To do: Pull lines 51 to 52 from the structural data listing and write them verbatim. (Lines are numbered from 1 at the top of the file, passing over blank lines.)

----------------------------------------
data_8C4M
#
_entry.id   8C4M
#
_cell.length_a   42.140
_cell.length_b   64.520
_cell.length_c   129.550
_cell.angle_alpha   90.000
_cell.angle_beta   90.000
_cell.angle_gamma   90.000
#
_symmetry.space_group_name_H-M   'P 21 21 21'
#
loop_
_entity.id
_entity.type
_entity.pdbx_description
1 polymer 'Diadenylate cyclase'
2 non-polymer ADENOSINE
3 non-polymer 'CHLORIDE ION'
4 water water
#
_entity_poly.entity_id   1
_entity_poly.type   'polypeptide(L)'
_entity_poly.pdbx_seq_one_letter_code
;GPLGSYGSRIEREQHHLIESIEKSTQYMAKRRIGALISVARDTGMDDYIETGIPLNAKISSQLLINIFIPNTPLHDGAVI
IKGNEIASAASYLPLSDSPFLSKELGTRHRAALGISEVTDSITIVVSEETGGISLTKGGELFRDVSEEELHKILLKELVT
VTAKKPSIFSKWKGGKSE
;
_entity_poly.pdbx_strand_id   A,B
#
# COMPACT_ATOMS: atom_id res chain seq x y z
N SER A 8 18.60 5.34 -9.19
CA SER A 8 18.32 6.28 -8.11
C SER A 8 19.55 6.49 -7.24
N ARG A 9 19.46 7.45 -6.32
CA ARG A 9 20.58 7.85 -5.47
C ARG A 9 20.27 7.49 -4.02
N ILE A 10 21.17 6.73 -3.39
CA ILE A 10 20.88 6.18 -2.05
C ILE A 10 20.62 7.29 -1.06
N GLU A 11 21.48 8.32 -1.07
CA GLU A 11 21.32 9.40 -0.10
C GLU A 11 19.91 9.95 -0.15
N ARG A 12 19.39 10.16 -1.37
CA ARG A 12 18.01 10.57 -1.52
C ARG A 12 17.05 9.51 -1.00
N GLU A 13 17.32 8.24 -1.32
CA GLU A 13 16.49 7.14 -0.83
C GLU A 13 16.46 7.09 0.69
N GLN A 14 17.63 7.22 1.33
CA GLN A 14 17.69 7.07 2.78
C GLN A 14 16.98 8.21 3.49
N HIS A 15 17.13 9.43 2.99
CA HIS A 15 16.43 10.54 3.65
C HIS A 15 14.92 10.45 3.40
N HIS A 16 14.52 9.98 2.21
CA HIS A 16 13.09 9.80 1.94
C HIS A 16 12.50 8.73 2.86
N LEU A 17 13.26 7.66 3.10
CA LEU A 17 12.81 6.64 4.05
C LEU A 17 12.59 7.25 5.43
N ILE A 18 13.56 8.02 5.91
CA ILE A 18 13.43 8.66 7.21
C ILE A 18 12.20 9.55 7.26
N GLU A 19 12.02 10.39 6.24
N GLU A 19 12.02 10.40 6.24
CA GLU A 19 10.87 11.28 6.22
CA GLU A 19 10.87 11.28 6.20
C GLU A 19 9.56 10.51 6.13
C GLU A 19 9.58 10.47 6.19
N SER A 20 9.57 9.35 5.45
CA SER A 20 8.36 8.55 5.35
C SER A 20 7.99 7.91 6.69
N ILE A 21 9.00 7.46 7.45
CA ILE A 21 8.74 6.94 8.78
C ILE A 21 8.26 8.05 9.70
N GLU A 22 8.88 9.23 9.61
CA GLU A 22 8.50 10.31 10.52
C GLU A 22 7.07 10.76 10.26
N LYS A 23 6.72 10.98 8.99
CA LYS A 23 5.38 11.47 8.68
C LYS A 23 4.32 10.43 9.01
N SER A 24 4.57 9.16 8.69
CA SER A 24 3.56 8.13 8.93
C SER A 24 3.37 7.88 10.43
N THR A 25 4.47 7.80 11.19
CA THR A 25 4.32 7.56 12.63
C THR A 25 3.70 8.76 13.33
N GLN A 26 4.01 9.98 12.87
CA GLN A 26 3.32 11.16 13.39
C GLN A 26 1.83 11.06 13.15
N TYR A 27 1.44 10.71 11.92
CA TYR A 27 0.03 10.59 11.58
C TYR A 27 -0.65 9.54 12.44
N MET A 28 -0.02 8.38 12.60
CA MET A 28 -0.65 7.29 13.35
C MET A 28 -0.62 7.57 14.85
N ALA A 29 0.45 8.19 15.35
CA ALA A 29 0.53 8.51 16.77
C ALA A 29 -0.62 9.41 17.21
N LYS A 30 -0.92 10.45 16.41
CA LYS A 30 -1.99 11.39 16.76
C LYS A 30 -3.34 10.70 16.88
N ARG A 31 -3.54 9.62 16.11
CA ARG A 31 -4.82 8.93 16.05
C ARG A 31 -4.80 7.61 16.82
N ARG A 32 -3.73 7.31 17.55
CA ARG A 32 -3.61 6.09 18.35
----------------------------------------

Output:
N GLN A 14 17.63 7.22 1.33
CA GLN A 14 17.69 7.07 2.78